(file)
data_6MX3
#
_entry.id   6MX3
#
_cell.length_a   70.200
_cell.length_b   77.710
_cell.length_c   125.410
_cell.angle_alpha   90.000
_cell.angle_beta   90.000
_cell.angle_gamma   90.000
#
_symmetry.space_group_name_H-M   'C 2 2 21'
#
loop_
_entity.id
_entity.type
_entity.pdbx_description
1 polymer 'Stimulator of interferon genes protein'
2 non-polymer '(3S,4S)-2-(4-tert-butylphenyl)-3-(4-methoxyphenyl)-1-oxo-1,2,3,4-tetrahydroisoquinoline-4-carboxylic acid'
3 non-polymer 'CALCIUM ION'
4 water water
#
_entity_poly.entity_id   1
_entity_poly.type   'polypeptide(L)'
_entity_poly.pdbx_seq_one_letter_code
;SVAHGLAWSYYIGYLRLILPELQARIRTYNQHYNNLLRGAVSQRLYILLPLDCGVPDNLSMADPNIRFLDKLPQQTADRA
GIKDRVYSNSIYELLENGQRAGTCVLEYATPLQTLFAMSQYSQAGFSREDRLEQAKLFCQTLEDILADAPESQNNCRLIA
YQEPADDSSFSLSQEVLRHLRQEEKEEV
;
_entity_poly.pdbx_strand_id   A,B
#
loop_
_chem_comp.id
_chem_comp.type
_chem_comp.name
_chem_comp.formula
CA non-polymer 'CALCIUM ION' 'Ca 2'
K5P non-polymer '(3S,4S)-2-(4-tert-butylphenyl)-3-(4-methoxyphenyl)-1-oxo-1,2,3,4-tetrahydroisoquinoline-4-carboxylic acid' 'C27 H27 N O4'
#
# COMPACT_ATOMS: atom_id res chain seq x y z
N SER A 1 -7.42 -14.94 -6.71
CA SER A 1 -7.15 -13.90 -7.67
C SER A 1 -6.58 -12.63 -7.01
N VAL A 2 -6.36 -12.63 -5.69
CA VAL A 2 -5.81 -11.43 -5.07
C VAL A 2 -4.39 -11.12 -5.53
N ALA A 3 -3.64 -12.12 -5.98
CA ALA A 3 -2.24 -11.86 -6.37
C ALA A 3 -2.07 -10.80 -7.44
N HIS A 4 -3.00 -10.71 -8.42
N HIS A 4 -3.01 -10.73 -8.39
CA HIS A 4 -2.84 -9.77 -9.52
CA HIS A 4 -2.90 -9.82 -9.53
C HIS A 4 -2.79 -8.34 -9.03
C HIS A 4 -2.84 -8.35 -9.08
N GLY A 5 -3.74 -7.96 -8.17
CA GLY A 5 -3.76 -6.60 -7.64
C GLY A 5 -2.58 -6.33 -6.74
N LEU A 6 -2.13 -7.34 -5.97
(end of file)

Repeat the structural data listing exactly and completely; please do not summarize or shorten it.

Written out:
data_6MX3
#
_entry.id   6MX3
#
_cell.length_a   70.200
_cell.length_b   77.710
_cell.length_c   125.410
_cell.angle_alpha   90.000
_cell.angle_beta   90.000
_cell.angle_gamma   90.000
#
_symmetry.space_group_name_H-M   'C 2 2 21'
#
loop_
_entity.id
_entity.type
_entity.pdbx_description
1 polymer 'Stimulator of interferon genes protein'
2 non-polymer '(3S,4S)-2-(4-tert-butylphenyl)-3-(4-methoxyphenyl)-1-oxo-1,2,3,4-tetrahydroisoquinoline-4-carboxylic acid'
3 non-polymer 'CALCIUM ION'
4 water water
#
_entity_poly.entity_id   1
_entity_poly.type   'polypeptide(L)'
_entity_poly.pdbx_seq_one_letter_code
;SVAHGLAWSYYIGYLRLILPELQARIRTYNQHYNNLLRGAVSQRLYILLPLDCGVPDNLSMADPNIRFLDKLPQQTADRA
GIKDRVYSNSIYELLENGQRAGTCVLEYATPLQTLFAMSQYSQAGFSREDRLEQAKLFCQTLEDILADAPESQNNCRLIA
YQEPADDSSFSLSQEVLRHLRQEEKEEV
;
_entity_poly.pdbx_strand_id   A,B
#
loop_
_chem_comp.id
_chem_comp.type
_chem_comp.name
_chem_comp.formula
CA non-polymer 'CALCIUM ION' 'Ca 2'
K5P non-polymer '(3S,4S)-2-(4-tert-butylphenyl)-3-(4-methoxyphenyl)-1-oxo-1,2,3,4-tetrahydroisoquinoline-4-carboxylic acid' 'C27 H27 N O4'
#
# COMPACT_ATOMS: atom_id res chain seq x y z
N SER A 1 -7.42 -14.94 -6.71
CA SER A 1 -7.15 -13.90 -7.67
C SER A 1 -6.58 -12.63 -7.01
N VAL A 2 -6.36 -12.63 -5.69
CA VAL A 2 -5.81 -11.43 -5.07
C VAL A 2 -4.39 -11.12 -5.53
N ALA A 3 -3.64 -12.12 -5.98
CA ALA A 3 -2.24 -11.86 -6.37
C ALA A 3 -2.07 -10.80 -7.44
N HIS A 4 -3.00 -10.71 -8.42
N HIS A 4 -3.01 -10.73 -8.39
CA HIS A 4 -2.84 -9.77 -9.52
CA HIS A 4 -2.90 -9.82 -9.53
C HIS A 4 -2.79 -8.34 -9.03
C HIS A 4 -2.84 -8.35 -9.08
N GLY A 5 -3.74 -7.96 -8.17
CA GLY A 5 -3.76 -6.60 -7.64
C GLY A 5 -2.58 -6.33 -6.74
N LEU A 6 -2.13 -7.34 -5.97